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The day book. (Chicago, Ill.) 1911-1917, October 05, 1915, LAST EDITION, Image 19

Image and text provided by University of Illinois at Urbana-Champaign Library, Urbana, IL

Persistent link: http://chroniclingamerica.loc.gov/lccn/sn83045487/1915-10-05/ed-1/seq-19/

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boy and girl, strolled down the lanes,
abloom with wild roses. Joe Byrnes,
who also hoped to be a singer and
had never succeeded in anything!
Unconsciously her feet were lead
ing her in the directioa of Joe's old
home. Suddenly she stood stil and
gasped in amazement: Leaning
thoughtfully over the gate, dressed in
stylish clothes, was Joe himself.
Their recognition was mutual. Joe
lifted his hat, not with the old awk
wardness, but with a flourish redo
lent of fashionable society.
And Cynthia, shaking hands with
Joe, found herself positively blushing
again, like a schoolgirl.
It was odd, too, but after their first
embarrassment wore off, they found
themselves chatting in much the old
style, as they leaned over the gate.
Joe had at last succeeded. He was in
business, according to the impression
heave Cynthia, and he was in a fair
way to become a rich man. He laugh
ingly admitted that he had abandon
ed his musical hopes forever.
"No, Miss Dale," he said, "I've
mixed a good deal with musical peo
ple, but I had- sense enough to see
that I hadn't any talent myself. But
how about you?" he added, looking
at her keenly.
And somehow Cynthia blurted out
the truth. Joe took her statements
with surprising calmness; though he
shook hands with her cordially.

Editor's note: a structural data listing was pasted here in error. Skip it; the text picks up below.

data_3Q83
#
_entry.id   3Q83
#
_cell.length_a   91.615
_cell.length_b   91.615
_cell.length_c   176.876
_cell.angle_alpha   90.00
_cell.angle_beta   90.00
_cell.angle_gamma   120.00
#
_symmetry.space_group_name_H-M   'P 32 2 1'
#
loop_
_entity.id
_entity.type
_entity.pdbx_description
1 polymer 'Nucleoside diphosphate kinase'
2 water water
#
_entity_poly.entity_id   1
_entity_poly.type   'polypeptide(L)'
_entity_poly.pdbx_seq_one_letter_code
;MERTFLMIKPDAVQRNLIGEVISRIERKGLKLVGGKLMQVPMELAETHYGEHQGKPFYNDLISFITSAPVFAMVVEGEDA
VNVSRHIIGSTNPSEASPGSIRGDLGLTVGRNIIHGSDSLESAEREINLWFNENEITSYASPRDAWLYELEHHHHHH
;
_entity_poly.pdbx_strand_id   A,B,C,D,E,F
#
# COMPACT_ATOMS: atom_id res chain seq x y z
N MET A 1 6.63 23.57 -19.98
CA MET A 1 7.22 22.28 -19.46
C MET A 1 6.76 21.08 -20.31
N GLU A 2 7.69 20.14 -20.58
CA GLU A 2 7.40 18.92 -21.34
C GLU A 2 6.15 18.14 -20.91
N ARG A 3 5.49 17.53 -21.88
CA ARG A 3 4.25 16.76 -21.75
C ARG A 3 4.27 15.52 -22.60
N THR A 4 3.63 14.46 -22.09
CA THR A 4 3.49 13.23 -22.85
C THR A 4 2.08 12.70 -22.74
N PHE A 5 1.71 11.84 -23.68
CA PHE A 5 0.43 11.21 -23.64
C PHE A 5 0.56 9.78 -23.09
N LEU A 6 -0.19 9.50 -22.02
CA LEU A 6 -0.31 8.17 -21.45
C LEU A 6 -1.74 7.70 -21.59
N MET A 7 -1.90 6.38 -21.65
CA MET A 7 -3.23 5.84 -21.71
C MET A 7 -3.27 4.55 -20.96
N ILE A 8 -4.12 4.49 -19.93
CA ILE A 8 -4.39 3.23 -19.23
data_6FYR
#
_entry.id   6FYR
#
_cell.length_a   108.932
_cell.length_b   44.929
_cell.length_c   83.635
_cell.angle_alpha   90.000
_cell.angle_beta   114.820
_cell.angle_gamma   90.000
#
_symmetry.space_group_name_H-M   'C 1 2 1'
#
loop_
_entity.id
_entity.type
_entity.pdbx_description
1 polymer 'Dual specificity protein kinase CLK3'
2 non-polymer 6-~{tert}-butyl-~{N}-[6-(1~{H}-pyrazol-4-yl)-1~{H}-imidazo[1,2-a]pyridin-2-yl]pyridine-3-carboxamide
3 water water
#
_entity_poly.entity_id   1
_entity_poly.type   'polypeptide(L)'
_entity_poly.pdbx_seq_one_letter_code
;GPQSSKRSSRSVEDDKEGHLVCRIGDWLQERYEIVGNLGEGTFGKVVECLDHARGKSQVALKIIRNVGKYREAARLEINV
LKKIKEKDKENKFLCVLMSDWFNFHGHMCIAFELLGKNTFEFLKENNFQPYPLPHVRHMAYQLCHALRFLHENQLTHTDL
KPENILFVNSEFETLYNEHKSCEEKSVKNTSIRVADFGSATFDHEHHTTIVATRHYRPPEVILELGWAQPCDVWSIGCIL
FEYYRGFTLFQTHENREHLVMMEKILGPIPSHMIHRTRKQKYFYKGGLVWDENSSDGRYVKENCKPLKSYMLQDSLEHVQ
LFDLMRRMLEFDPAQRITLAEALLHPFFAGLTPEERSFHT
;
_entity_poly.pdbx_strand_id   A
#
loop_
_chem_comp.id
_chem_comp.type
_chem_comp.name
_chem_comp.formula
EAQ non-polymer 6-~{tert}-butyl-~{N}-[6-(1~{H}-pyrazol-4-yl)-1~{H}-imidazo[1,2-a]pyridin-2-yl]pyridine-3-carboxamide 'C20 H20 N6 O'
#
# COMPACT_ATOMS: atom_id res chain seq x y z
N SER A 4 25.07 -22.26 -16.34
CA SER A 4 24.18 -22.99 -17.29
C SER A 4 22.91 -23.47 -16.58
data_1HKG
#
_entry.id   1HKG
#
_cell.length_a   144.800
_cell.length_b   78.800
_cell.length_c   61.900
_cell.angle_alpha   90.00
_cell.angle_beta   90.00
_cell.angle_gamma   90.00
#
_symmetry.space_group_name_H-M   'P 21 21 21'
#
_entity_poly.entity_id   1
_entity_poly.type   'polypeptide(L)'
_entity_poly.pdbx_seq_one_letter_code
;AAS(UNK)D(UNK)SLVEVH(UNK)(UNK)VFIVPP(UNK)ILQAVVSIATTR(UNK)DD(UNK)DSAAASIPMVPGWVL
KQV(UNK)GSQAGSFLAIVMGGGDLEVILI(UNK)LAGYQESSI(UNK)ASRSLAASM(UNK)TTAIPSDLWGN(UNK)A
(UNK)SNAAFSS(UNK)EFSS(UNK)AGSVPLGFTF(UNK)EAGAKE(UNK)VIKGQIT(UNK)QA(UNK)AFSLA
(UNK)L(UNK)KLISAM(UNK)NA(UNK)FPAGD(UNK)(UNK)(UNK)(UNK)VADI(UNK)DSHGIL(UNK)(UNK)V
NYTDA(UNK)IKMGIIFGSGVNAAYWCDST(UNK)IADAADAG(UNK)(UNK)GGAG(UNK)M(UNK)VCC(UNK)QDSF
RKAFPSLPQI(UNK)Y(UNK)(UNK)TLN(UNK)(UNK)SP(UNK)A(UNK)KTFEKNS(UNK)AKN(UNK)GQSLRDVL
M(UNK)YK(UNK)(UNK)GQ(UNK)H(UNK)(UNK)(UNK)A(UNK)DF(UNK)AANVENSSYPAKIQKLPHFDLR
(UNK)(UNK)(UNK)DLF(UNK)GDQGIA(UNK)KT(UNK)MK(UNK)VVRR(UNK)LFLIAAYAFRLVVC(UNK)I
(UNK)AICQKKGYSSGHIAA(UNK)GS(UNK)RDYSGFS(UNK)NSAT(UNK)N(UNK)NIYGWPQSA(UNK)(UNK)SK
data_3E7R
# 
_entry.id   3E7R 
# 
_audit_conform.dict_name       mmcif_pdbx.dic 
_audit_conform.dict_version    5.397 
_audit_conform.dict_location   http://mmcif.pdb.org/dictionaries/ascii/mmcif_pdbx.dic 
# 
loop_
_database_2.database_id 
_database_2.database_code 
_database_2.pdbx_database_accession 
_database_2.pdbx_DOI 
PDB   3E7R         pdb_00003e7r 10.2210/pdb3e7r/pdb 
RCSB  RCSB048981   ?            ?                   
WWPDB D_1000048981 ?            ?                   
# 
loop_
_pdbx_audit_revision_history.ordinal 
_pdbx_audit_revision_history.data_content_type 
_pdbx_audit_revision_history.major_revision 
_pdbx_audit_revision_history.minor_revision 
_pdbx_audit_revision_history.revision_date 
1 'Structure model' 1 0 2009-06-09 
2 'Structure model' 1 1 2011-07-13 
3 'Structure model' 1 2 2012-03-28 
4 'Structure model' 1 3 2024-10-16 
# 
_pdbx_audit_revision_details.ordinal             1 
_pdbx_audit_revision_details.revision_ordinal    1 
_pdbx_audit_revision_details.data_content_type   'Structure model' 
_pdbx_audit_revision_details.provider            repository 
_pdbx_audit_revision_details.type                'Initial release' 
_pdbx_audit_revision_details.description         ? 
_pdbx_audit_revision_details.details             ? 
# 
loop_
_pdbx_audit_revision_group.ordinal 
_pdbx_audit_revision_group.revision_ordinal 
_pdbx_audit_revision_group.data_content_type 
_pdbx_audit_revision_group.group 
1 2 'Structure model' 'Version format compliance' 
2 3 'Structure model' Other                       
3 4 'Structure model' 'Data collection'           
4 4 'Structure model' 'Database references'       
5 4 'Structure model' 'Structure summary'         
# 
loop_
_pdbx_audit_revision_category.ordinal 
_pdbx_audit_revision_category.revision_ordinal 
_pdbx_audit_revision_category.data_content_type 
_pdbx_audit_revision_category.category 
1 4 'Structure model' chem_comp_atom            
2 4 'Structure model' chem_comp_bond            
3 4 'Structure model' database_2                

"It's a shameryou should -have to
use a proiesBionai aaiuv, mioo ub j
oh, hang it, Cynthia.. May I call you
that as I used to do?" he'added, red- '
dening. '
And their talk drifted into still
mtTre intimate things. Somehow the
illusion persisted perfectly. Cynthia j
was, conscious of being a little girj .
again, with her first beau.
"Cynthia," said Joe, later, "do. you
know, in spite of the world, and its
oips and downs, I've always felt that
I'd like to come back tp the old place
and settle down here again?"
"So have I," said Cynthia,. j
"I'll be in a. position to do so any i
time, .as soon as I can get rid of my
obligations," said Joe; "Listen, Cyn
thia. Suppose" I did come back, and
found you here, and oh, Cynthia', .
dear, you know I haven't changed in
all these years."
Cynthia let her hand rest in Joe's.
"You're dear," she said. "But ypure
part of the illusion. I've never cared
for anybody since I knew you not
seriously. But, Joe, I don't think I
should feel that when I got back to
the big world. Joe, dear, if I were to
meet you then well, I don't know."
"That's hope enough for me," said
Joe, as he left her at the end o the
village.- Somehow Cynthia had felt
that' Joe would be out of place at the
On the morrow she returned to
New York, firmly resolved to break
away from the life she hated, as soon
as the dreaded Muzzini contract
closed. At thirty dreams of a happy
life, with husband and children, had
become more real to her than the ap
plause of the audience and the glam
our of the footlights.
, But when she was back in her
apartment in the great city the
glamour once more took, possession
of her. She hardly slept that night
"I don't know," she said to herself
the next morning, as she dressed to w
go to the interview with Muzzini.
Muzzini's office was crowded. Even
she had to wait 'though she was to
have the precedence oyer the crowd
of nondescripts that haunted the
place. They .looked at her with envy,
and once again a .distaste for this life
came over her. She recalled the time
when she, too, had begged for'-inter-views
with impressarios, and she pic
tured Muzzini as just such a man as
these a pompous, underbred Italian. ,
How she hated her contract!
"Signor Muzzini will see Madam
Alloni!" announced the office boy.
Cynthia followed him into the little
room. She looked into the face of
"Joe!" she gasped, and. suddenly
she understood.

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